(Note: This was originally published in September 2014.)

David Lehr, track superintendent at Churchill Downs, is a fixture at the home of the Kentucky Derby.

Standing on the dirt track near the inside racerail, David Lehr takes in the sweeping view of Churchill Downs, which is laid out in front of him like a panoramic photograph. In the distance are the stately twin spires that adorn the top of the grandstands, an architectural feature that Lehr never tires of looking at. Beyond the dirt track is the turf course, its lush grass waving slightly in the wind.

It’s a riveting sight, especially considering that Churchill Downs has hosted 140 Kentucky Derbies and eight Breeders’ Cups. It’s also a bit overwhelming, considering the responsibility of maintaining Churchill Downs’ mile-long dirt track and near mile-long turf course. That’s where Lehr, Churchill Downs’ track superintendent, comes in.

Talk about a “Run for the Roses,” Lehr is a fixture at Churchill Downs in Louisville, Kentucky.The 61-year-old is in his 43rd year as a full-time employee. He succeeded his older brother, Butch Lehr, as track superintendent in 2012, and is Churchill Down’s oldest and longest-tenured employee. “I’ve worked to learn everything I could about this dirt track and turf course,” Lehr says. That includes earning 25 cents a pound for removing rocks and stones from the dirt track as a young boy.

David and Butch worked at the track during the summers when they were kids, performing odd jobs under the watch of their Uncle Charlie Voneye, who was the assistant track superintendent in the late 1950s.

When David graduated from Louisville’s Du-Pont Manual High school in 1972, he took one day off before reporting to Churchill Downs to work full time on the maintenance crew. He was promoted in 1994, overseeing maintenance of the dirt track at Trackside, an off-site training center. Lehr returned to Churchill Downs in 2005 when he was named assistant track superintendent under Butch, who was track superintendent for 31 years.

Lehr never envisioned working at Churchill Downs for more than four decades and being appointed track superintendent.

“He earned his stripes,” Butch says. “It’s hard to find someone who’s that dedicated to his job.”

Carrying on a tradition

When Lehr was named track superintendent, he knew it was his responsibility to carry on a special tradition. He’s only the fourth individual to hold the track superintendent post in 103 years.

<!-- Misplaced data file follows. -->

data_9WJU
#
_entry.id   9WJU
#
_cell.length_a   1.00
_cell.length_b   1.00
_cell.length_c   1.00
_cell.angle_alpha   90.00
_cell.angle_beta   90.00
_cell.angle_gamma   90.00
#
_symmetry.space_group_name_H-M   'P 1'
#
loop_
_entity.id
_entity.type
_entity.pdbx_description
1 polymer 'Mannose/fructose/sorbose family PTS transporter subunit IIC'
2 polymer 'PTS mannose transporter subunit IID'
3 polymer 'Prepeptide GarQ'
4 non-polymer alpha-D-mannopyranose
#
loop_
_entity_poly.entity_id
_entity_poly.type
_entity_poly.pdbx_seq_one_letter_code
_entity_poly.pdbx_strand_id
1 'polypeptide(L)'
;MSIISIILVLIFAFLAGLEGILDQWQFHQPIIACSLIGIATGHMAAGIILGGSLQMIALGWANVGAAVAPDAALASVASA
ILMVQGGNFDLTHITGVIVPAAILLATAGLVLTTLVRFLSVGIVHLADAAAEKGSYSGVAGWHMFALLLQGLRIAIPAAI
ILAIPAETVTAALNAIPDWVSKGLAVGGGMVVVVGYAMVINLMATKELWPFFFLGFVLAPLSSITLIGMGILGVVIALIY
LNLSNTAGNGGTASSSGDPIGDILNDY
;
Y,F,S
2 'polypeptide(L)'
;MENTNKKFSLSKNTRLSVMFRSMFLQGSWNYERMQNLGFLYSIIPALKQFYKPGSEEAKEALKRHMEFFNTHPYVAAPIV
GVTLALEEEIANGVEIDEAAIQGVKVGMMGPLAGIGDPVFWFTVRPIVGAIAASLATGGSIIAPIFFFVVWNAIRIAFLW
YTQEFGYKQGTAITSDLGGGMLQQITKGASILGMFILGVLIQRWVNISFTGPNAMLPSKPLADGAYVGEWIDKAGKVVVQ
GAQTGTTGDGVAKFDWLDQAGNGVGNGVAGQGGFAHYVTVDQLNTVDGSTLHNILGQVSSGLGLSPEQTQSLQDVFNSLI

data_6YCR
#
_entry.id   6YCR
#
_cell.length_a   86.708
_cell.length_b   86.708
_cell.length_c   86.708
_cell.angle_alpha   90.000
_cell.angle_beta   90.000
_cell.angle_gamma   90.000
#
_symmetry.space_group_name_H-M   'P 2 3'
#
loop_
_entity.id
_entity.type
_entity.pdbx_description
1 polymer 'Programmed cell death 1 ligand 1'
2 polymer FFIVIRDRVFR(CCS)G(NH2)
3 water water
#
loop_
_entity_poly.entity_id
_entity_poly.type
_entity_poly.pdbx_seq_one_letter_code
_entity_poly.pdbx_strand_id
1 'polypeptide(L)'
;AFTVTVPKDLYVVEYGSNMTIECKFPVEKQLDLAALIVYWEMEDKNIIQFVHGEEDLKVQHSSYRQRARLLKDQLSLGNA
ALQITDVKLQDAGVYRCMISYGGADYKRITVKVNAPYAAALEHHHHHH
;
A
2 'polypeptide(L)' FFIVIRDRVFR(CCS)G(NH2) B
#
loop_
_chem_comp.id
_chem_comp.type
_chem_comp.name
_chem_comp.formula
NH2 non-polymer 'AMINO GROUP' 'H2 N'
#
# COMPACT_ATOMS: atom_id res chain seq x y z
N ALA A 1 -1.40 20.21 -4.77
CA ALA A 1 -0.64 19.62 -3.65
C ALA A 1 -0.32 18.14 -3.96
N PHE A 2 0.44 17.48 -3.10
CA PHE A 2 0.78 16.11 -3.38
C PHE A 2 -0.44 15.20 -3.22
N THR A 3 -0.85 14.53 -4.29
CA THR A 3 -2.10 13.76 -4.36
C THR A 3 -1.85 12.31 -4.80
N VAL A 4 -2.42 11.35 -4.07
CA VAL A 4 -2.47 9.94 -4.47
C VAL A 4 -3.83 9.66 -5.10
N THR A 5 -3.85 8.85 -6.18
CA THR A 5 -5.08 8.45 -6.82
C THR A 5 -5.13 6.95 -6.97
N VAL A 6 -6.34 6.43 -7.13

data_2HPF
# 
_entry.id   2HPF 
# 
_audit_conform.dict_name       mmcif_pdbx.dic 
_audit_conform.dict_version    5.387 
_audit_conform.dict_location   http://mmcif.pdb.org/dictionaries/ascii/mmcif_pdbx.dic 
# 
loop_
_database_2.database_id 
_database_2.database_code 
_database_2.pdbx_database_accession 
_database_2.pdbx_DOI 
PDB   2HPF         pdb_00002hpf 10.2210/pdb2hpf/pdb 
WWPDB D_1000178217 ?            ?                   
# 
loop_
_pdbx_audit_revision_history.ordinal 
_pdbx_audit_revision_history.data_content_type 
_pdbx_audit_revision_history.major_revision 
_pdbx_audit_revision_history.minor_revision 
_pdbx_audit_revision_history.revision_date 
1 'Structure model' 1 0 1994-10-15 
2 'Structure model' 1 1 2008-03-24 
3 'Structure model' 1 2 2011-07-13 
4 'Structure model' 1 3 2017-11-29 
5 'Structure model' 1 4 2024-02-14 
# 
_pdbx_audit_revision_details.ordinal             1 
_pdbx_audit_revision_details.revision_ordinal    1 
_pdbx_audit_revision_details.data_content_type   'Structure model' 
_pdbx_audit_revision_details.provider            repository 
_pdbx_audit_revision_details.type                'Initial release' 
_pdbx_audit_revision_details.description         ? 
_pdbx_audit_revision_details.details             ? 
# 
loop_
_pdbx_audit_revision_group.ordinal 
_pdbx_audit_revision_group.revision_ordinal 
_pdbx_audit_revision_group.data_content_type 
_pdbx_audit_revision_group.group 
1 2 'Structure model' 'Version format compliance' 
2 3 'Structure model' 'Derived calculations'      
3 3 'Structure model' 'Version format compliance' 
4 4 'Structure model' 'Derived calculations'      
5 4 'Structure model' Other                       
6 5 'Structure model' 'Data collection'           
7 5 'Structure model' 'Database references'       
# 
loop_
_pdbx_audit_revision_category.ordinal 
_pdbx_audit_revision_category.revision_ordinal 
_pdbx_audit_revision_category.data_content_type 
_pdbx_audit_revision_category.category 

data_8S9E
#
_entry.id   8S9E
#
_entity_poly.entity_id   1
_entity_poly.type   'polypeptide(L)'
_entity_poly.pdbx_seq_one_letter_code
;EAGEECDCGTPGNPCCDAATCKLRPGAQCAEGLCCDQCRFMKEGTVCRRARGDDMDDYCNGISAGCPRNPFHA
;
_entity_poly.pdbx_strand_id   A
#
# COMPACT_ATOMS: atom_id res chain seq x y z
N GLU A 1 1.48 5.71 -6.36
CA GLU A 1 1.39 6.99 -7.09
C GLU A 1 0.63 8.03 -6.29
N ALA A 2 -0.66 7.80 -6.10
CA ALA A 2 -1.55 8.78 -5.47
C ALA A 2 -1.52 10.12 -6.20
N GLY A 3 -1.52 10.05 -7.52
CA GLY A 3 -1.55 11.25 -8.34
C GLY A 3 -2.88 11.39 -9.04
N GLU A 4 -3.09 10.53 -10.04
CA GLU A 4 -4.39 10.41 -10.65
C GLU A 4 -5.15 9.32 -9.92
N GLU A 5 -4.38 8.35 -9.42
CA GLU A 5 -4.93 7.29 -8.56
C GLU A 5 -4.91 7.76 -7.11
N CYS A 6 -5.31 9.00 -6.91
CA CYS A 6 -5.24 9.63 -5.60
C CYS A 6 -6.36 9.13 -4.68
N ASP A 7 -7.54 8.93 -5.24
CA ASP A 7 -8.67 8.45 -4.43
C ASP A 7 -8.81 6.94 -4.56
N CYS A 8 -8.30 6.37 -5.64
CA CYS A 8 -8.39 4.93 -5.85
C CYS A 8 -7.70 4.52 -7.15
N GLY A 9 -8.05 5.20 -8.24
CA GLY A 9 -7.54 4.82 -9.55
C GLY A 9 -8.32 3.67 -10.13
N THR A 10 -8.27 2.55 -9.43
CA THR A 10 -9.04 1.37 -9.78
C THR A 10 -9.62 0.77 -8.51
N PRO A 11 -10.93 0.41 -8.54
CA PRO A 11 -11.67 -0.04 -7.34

“We talked with a strong roster of outstanding candidates during a true national search, but it became clear to us that the person best equipped to succeed in this important job was already here in David Lehr,” says Kevin Flanery,
president of Churchill Downs.

Like a golf course superintendent at a high profile club, Lehr feels the pressure that comes with the job. Like superintendents must meet their clientele’s expectations for near-perfect conditions, Lehr and his 26-person crew must meet similar expectations from horsemen, trainers, jockeys and even the media.

“They want the tracks perfect, which they should,” Lehr says. “Most of them appreciate what we do and understand our challenges, but we have to earn their respect.” John Asher, vice president of racing communications at Churchill Downs and Lehr’s good friend, says Lehr is always under the microscope for his performance.
“He has an enormous task,” Asher adds, noting Lehr and his crew must keep the tracks in “safe, unbiased and pristine” condition 70 days a year. “There’s a lot of scrutiny on any given day.”
How does Lehr cope with the pressure? “I’ve always been a worrier,” he says. “But being nervous is a good thing, because it keeps you on your toes.”

A perfect track is a safe track, Lehr states, noting his responsibility to keep horses and jockeys from harm’s way. With the dirt track, which is used more for racing, safety starts with proper grading to make it consistent from turn to turn. Lehr drives the grader himself to maintain a safe surface, rather than assigning an employee to the task. He calls grading an art.

“You have to have an eye for it. You have to know exactly how the track will react,” he explains.

On a recent morning, a crew member drove a tractor around the dirt track, dragging a harrow to smooth and level the surface. A tractor pulling a roller followed, packing the dirt to make it consistent. These and other maintenance practices are performed daily, sometimes more than once, depending on the weather.

The “dirt” is comprised of 75 percent sand, 22 percent silt and 3 percent clay. This precise combination of materials helps the track drain well, Lehr explains.
The turf course, which is seven-eighths of a mile long, was built in 1985. It’s comprised of tall fescue, which holds up well to the battering of horse hooves. The turf is mowed at a 3-inch height with commercial-grade mowers in the off-season and at 4.5 inches when races are scheduled. Lehr oversees a five-person crew to maintain the turf course. The employees walk it daily, checking for weeds and disease, much like a superintendent’s crew would do on a golf course.